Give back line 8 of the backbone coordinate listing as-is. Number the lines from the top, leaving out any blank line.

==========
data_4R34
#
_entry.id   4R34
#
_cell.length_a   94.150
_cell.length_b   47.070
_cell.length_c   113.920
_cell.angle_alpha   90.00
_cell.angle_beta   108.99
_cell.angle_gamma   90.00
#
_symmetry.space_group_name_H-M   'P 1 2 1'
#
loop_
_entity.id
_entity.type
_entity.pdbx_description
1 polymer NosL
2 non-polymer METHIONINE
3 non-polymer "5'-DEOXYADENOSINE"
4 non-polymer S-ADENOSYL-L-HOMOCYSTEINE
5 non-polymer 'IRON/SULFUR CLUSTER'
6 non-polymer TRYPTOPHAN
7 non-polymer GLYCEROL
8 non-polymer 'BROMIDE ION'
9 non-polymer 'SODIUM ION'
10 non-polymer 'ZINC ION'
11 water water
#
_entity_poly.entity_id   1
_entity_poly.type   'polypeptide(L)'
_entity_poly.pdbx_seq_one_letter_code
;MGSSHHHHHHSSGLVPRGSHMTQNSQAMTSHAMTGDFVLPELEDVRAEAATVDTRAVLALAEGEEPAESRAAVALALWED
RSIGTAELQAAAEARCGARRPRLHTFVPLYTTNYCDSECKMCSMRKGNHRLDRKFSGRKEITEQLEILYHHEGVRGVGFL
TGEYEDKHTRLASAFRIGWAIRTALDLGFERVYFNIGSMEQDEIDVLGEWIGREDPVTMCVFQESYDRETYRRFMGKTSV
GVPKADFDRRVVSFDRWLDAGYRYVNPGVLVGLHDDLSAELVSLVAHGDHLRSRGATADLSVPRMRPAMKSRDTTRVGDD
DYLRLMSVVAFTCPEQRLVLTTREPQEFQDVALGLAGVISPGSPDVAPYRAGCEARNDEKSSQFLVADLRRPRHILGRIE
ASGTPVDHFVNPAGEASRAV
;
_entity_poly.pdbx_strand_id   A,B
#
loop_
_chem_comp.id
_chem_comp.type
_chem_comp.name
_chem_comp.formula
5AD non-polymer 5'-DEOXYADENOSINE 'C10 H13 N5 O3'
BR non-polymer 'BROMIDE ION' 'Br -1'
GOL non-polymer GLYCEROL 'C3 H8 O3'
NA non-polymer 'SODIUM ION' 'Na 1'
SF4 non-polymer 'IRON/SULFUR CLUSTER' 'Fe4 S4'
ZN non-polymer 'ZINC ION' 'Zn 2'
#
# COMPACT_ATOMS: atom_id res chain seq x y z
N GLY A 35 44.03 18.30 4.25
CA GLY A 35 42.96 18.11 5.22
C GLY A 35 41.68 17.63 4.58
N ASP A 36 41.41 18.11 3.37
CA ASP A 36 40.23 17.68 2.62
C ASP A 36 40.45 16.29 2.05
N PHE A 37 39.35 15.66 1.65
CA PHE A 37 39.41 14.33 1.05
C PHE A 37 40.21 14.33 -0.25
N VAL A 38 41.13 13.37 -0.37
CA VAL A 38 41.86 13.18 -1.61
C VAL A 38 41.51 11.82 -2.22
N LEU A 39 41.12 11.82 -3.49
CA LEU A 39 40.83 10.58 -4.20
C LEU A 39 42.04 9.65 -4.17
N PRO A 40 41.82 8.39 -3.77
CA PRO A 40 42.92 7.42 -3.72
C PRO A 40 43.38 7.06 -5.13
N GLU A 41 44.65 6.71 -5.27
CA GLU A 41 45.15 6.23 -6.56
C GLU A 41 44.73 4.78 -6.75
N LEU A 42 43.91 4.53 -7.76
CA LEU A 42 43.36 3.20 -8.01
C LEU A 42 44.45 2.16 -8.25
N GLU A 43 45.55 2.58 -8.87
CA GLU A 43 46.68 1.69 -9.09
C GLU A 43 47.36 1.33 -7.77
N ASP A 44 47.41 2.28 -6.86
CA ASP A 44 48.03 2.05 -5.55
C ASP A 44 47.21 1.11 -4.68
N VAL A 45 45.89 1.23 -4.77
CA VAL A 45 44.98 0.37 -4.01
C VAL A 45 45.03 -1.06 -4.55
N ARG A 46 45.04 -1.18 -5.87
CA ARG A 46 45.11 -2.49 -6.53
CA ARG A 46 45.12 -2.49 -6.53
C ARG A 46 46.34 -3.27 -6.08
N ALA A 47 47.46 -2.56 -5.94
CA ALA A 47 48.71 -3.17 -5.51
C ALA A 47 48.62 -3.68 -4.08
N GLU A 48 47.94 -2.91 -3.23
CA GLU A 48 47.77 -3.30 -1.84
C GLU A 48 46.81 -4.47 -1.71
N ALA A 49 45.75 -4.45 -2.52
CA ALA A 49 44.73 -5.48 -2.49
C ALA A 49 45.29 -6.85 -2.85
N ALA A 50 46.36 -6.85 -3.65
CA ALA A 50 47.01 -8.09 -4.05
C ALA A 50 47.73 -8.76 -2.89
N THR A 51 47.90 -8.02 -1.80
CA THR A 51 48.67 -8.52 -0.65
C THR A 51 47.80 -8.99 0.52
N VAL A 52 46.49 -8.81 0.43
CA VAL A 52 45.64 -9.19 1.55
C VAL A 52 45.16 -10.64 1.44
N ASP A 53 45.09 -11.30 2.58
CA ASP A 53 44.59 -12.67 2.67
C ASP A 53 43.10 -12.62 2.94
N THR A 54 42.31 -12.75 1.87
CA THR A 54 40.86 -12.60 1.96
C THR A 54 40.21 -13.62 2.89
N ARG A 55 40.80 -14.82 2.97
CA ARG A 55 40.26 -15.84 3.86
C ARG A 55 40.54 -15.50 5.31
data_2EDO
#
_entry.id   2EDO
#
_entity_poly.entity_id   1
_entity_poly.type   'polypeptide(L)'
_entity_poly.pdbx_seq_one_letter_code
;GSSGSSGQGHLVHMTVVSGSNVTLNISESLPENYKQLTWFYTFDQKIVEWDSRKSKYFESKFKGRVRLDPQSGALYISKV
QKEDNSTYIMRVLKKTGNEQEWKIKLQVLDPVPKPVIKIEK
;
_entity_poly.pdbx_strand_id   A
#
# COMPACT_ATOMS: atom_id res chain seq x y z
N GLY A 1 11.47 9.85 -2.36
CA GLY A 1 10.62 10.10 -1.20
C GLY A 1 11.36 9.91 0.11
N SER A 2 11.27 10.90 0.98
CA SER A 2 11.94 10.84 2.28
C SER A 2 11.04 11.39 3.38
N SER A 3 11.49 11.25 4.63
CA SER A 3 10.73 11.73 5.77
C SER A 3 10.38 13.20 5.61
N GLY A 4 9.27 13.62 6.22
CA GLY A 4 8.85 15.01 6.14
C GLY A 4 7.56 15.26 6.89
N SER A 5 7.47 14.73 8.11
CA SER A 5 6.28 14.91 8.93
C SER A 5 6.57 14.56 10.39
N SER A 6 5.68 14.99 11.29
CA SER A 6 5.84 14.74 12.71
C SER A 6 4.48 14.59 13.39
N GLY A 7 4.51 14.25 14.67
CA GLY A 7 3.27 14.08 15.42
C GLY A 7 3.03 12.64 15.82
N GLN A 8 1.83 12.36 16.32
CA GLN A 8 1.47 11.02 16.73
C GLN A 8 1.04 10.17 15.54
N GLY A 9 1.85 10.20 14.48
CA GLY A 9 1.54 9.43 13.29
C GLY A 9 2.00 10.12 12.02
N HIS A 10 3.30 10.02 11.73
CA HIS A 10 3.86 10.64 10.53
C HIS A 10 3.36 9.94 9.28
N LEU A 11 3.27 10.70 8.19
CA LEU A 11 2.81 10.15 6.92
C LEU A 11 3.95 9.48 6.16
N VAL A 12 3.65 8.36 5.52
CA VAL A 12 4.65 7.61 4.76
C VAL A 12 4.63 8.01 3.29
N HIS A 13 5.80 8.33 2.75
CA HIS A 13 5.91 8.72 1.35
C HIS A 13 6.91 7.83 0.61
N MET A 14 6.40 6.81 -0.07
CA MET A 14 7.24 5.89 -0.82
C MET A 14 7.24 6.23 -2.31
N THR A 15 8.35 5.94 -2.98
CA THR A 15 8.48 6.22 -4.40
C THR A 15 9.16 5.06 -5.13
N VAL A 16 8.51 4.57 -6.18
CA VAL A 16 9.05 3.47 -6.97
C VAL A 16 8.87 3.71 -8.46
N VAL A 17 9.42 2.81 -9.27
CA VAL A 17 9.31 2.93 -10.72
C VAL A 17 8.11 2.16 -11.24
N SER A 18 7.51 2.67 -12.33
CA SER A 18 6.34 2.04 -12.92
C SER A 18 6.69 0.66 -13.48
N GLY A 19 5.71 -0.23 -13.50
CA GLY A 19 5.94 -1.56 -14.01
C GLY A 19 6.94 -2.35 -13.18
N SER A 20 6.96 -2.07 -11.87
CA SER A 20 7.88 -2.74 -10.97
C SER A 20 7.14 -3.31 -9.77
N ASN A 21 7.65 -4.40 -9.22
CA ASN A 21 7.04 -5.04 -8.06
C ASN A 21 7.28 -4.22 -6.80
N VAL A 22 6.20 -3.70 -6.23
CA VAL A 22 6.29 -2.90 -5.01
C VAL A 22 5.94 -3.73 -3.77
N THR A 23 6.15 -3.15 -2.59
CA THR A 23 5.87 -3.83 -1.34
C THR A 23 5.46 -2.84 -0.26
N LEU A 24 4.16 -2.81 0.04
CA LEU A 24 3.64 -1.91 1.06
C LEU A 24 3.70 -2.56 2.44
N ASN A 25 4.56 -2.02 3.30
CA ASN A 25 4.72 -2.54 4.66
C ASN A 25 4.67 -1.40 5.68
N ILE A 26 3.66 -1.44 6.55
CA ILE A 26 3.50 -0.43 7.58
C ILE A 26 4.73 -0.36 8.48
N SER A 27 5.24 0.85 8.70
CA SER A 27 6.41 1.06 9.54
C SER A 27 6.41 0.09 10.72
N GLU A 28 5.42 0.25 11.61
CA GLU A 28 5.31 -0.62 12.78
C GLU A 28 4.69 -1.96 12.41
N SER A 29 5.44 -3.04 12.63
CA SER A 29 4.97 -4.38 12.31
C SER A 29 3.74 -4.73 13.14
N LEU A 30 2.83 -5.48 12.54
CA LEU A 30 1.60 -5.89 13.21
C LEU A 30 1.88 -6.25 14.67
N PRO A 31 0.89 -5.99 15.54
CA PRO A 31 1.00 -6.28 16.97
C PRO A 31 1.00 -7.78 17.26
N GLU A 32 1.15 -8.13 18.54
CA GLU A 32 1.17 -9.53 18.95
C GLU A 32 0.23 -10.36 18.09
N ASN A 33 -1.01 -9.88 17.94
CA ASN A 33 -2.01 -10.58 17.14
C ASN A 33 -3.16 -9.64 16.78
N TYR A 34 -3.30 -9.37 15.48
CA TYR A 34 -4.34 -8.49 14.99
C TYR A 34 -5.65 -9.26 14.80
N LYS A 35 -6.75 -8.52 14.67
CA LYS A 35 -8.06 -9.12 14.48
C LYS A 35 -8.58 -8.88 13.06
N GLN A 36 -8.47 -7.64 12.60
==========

_cell.angle_alpha   90.00